Stricter ‘two strikes’ policy returns to the Tour de France after government decision
Intervention by the French government has squashed a compromise between the Tour de France and teams, meaning the original 'two strikes' policy for COVID-19 safety will be in place for Saturday's start.
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It’s back to the original two-strikes-and-you’re-out policy for teams at the 2020 Tour de France.
Sources confirmed to VeloNews late Friday night on the eve of the start of the 2020 Tour that French government authorities have squashed a compromise hammered out by key stakeholders about the critical rule just hours before the start of the race in Nice.
Team sources told VeloNews the race will start Saturday with the original “two-strike” policy in place, which means that if two riders or staffers test positive for COVID-19 within a week, the team could be kicked out of the race.
That reversal reveals how deeply involved the French government is in managing the 2020 Tour, and confirms that the French government, along with local and national health officials, will have ultimate control of just how far the 2020 Tour goes against a backdrop of a world pandemic.
Tour officials and representatives of the UCI were not immediately available for comment Friday night in Europe.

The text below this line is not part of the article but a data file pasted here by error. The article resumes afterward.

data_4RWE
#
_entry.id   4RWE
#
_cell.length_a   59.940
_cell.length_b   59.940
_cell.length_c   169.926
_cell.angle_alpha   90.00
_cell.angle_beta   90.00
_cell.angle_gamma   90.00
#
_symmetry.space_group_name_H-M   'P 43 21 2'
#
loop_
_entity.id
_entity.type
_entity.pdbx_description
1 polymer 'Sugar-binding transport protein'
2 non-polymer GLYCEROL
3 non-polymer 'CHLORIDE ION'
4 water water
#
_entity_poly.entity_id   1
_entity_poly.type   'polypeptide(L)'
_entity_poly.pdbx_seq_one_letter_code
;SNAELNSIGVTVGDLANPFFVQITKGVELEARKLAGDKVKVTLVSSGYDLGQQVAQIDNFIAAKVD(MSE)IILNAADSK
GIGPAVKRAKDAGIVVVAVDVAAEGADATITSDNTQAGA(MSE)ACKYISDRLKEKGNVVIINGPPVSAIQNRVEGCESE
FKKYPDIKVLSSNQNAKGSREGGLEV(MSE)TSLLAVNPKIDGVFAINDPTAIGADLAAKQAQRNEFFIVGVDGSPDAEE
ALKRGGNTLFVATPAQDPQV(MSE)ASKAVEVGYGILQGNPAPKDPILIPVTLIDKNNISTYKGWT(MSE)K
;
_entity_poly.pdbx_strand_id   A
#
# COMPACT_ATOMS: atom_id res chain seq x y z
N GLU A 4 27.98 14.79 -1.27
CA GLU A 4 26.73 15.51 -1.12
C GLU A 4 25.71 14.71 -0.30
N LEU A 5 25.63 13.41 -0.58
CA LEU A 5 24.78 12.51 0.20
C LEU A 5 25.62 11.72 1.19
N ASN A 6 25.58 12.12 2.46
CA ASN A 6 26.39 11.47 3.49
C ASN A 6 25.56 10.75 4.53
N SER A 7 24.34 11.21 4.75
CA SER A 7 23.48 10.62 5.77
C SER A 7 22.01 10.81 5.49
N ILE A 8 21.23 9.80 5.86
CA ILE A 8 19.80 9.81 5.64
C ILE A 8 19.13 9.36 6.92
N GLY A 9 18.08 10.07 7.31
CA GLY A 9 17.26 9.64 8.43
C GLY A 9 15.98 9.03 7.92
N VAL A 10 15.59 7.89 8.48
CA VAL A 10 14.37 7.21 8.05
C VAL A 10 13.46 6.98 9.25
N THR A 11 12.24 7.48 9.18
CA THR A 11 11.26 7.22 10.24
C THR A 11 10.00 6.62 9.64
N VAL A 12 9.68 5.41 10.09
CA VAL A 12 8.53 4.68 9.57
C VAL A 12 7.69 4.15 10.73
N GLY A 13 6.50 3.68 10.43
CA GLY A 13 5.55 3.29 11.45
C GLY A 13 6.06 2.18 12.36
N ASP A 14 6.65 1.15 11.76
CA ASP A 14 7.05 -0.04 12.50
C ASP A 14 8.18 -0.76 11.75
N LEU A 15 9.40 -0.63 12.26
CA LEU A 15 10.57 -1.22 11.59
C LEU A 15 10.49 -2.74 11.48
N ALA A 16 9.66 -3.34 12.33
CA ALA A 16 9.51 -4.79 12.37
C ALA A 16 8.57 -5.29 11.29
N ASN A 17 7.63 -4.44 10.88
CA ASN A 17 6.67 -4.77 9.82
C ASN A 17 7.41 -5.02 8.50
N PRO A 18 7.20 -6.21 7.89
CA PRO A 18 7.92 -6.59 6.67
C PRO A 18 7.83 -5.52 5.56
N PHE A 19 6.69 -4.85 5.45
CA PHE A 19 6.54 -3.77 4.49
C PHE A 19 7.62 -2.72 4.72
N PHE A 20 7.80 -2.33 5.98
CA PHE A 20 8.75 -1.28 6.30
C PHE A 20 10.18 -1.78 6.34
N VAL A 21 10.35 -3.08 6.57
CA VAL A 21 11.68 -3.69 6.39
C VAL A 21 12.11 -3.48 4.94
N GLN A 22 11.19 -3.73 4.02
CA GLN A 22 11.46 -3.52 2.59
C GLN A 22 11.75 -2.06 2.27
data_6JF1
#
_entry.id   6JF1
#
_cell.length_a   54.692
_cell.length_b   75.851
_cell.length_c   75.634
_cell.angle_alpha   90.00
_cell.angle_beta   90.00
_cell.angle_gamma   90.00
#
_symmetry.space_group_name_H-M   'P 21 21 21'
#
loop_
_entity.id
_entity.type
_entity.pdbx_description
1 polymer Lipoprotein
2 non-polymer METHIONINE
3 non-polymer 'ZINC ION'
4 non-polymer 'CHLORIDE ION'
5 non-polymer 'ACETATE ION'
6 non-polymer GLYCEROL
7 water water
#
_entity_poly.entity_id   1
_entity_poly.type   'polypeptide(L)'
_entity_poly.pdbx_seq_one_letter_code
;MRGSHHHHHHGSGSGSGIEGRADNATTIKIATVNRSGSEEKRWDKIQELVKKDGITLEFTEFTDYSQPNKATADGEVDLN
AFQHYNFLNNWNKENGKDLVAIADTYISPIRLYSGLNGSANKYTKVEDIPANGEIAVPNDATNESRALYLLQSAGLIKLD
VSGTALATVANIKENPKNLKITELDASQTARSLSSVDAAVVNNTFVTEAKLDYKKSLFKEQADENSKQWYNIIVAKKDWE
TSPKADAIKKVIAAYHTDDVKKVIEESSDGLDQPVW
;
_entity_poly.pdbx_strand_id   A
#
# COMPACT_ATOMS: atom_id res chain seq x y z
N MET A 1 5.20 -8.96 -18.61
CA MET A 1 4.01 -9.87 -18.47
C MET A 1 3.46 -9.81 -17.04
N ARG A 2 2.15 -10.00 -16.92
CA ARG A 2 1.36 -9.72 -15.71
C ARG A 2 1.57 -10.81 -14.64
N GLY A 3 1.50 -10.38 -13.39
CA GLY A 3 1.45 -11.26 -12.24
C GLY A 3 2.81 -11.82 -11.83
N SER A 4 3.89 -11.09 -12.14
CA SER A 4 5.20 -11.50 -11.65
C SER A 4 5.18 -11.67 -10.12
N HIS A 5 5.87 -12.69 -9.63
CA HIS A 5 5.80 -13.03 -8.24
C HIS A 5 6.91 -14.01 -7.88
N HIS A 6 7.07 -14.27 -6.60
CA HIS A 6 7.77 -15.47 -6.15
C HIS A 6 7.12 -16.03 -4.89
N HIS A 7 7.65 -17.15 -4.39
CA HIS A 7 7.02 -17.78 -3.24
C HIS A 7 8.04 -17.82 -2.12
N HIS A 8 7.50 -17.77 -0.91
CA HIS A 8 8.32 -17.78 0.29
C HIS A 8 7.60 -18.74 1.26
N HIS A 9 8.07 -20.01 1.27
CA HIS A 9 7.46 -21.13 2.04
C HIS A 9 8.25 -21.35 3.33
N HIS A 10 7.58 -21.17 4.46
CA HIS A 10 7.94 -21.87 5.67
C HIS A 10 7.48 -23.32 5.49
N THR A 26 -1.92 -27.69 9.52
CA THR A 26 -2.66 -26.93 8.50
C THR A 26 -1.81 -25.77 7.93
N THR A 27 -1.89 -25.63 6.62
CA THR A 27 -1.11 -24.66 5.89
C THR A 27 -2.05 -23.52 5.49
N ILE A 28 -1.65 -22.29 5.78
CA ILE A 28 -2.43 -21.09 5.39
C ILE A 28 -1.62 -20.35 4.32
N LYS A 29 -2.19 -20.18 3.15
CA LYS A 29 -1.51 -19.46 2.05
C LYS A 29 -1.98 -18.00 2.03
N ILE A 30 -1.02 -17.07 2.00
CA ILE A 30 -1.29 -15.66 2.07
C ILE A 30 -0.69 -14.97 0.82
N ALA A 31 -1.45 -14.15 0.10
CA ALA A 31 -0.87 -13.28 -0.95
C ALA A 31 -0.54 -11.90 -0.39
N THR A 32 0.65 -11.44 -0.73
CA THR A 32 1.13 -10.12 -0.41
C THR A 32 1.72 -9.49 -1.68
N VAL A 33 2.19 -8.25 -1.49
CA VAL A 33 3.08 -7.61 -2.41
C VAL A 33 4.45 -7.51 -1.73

The latest policy shift comes hours after the UCI and key stakeholders hashed out a compromise on how the race would handle COVID-19 cases within a team during grand tours. That issue was a major question mark leading toward the start of the rescheduled Tour.
As originally reported in VeloNews, Tour officials informed teams earlier this month that two positives within their respective team bubbles — limited to 30 staffers and riders — could result in expulsion from the race. Tour boss Christian Prudhomme later told Reuters that the rule would be applied if two positives came within one week of each other.
Teams were not happy, and pressured the UCI and the Tour to soften the rules to invoke the expulsion rule for only riders. Meetings over the past several days reached a compromise, with staffers being removed from the two-strike equation.
French authorities, however, were not willing to accept that, sources told VeloNews. With coronavirus infection rates rising across France and the site of the Tour start in Nice now considered a coronavirus “red zone,” French officials wanted the stricter language in place for the start of the race Saturday, sources said.
UCI president David Lappartient told reporters Friday that health authorities would have the final word on health questions, and included language in the updated rules stating that, “local and national rules and laws prevail over the requirements and recommendations set out in the present document,” a UCI document read.
The rule reversal will put added pressure on teams to maintain the integrity of their respective bubbles. A memo passed among teams this week said that the French government would consider an entire team in “direct contact” with any COVID positive if video or photographs appeared of riders or staffers not wearing required face masks inside team buses or hotels. Meaning that if there is one positive case within a team, the entire bubble could face the consequences collectively if the rules are not followed, the memo stated.
The latest movement comes after UCI officials confirmed Friday a mobile lab will be in place throughout the Tour to be able to test and evaluate samples in a timely manner, including trying to confirm a positive test before the next day’s stage starts.